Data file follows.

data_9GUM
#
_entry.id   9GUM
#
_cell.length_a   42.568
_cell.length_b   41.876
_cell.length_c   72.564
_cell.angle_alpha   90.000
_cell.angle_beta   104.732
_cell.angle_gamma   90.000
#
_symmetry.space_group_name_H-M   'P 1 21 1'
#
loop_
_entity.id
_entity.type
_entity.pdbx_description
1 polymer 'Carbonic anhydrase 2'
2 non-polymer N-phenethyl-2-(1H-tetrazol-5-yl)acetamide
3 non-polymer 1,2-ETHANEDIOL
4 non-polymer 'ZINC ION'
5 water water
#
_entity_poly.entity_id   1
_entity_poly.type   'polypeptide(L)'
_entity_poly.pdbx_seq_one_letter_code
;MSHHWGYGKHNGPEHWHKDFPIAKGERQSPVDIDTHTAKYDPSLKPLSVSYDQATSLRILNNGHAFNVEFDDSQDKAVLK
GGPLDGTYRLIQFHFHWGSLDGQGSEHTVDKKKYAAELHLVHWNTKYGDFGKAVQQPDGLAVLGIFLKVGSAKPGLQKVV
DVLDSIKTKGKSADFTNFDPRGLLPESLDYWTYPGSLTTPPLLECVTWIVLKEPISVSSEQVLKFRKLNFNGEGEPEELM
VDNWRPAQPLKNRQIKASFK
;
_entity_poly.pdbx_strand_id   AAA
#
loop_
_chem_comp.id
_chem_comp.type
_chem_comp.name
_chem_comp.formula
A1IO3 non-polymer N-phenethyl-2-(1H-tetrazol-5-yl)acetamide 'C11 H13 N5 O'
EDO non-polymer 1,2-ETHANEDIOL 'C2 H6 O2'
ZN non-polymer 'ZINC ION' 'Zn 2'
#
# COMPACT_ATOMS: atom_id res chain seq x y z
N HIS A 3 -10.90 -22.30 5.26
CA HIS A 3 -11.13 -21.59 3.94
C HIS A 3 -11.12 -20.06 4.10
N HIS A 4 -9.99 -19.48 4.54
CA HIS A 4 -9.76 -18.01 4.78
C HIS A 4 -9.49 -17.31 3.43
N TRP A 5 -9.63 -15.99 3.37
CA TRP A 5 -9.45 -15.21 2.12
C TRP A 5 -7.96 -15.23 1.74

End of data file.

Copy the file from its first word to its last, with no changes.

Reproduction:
data_9GUM
#
_entry.id   9GUM
#
_cell.length_a   42.568
_cell.length_b   41.876
_cell.length_c   72.564
_cell.angle_alpha   90.000
_cell.angle_beta   104.732
_cell.angle_gamma   90.000
#
_symmetry.space_group_name_H-M   'P 1 21 1'
#
loop_
_entity.id
_entity.type
_entity.pdbx_description
1 polymer 'Carbonic anhydrase 2'
2 non-polymer N-phenethyl-2-(1H-tetrazol-5-yl)acetamide
3 non-polymer 1,2-ETHANEDIOL
4 non-polymer 'ZINC ION'
5 water water
#
_entity_poly.entity_id   1
_entity_poly.type   'polypeptide(L)'
_entity_poly.pdbx_seq_one_letter_code
;MSHHWGYGKHNGPEHWHKDFPIAKGERQSPVDIDTHTAKYDPSLKPLSVSYDQATSLRILNNGHAFNVEFDDSQDKAVLK
GGPLDGTYRLIQFHFHWGSLDGQGSEHTVDKKKYAAELHLVHWNTKYGDFGKAVQQPDGLAVLGIFLKVGSAKPGLQKVV
DVLDSIKTKGKSADFTNFDPRGLLPESLDYWTYPGSLTTPPLLECVTWIVLKEPISVSSEQVLKFRKLNFNGEGEPEELM
VDNWRPAQPLKNRQIKASFK
;
_entity_poly.pdbx_strand_id   AAA
#
loop_
_chem_comp.id
_chem_comp.type
_chem_comp.name
_chem_comp.formula
A1IO3 non-polymer N-phenethyl-2-(1H-tetrazol-5-yl)acetamide 'C11 H13 N5 O'
EDO non-polymer 1,2-ETHANEDIOL 'C2 H6 O2'
ZN non-polymer 'ZINC ION' 'Zn 2'
#
# COMPACT_ATOMS: atom_id res chain seq x y z
N HIS A 3 -10.90 -22.30 5.26
CA HIS A 3 -11.13 -21.59 3.94
C HIS A 3 -11.12 -20.06 4.10
N HIS A 4 -9.99 -19.48 4.54
CA HIS A 4 -9.76 -18.01 4.78
C HIS A 4 -9.49 -17.31 3.43
N TRP A 5 -9.63 -15.99 3.37
CA TRP A 5 -9.45 -15.21 2.12
C TRP A 5 -7.96 -15.23 1.74